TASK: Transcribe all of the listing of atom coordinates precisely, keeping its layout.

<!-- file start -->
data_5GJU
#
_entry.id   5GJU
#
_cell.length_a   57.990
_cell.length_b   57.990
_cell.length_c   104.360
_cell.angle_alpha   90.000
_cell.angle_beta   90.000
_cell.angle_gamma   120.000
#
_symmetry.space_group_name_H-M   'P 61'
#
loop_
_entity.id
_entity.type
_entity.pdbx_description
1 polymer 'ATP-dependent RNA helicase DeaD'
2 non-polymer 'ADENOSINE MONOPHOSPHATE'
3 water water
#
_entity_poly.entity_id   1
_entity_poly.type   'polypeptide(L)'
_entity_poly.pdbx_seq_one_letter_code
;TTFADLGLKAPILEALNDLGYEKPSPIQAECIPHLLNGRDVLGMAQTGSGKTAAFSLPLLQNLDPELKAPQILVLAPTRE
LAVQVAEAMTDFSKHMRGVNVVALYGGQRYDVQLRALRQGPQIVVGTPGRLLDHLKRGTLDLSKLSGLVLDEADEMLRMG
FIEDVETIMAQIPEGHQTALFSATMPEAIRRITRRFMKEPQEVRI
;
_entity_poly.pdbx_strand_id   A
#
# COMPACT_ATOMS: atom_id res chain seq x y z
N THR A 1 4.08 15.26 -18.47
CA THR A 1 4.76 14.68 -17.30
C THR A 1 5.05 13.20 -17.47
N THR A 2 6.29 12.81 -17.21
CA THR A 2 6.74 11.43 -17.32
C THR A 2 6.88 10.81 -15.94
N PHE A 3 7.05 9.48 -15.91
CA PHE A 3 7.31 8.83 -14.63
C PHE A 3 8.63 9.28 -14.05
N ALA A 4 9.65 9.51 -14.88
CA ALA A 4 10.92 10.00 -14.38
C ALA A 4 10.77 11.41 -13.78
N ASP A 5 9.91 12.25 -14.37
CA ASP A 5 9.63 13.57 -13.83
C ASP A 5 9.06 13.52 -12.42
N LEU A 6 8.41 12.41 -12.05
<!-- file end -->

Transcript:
data_5GJU
#
_entry.id   5GJU
#
_cell.length_a   57.990
_cell.length_b   57.990
_cell.length_c   104.360
_cell.angle_alpha   90.000
_cell.angle_beta   90.000
_cell.angle_gamma   120.000
#
_symmetry.space_group_name_H-M   'P 61'
#
loop_
_entity.id
_entity.type
_entity.pdbx_description
1 polymer 'ATP-dependent RNA helicase DeaD'
2 non-polymer 'ADENOSINE MONOPHOSPHATE'
3 water water
#
_entity_poly.entity_id   1
_entity_poly.type   'polypeptide(L)'
_entity_poly.pdbx_seq_one_letter_code
;TTFADLGLKAPILEALNDLGYEKPSPIQAECIPHLLNGRDVLGMAQTGSGKTAAFSLPLLQNLDPELKAPQILVLAPTRE
LAVQVAEAMTDFSKHMRGVNVVALYGGQRYDVQLRALRQGPQIVVGTPGRLLDHLKRGTLDLSKLSGLVLDEADEMLRMG
FIEDVETIMAQIPEGHQTALFSATMPEAIRRITRRFMKEPQEVRI
;
_entity_poly.pdbx_strand_id   A
#
# COMPACT_ATOMS: atom_id res chain seq x y z
N THR A 1 4.08 15.26 -18.47
CA THR A 1 4.76 14.68 -17.30
C THR A 1 5.05 13.20 -17.47
N THR A 2 6.29 12.81 -17.21
CA THR A 2 6.74 11.43 -17.32
C THR A 2 6.88 10.81 -15.94
N PHE A 3 7.05 9.48 -15.91
CA PHE A 3 7.31 8.83 -14.63
C PHE A 3 8.63 9.28 -14.05
N ALA A 4 9.65 9.51 -14.88
CA ALA A 4 10.92 10.00 -14.38
C ALA A 4 10.77 11.41 -13.78
N ASP A 5 9.91 12.25 -14.37
CA ASP A 5 9.63 13.57 -13.83
C ASP A 5 9.06 13.52 -12.42
N LEU A 6 8.41 12.41 -12.05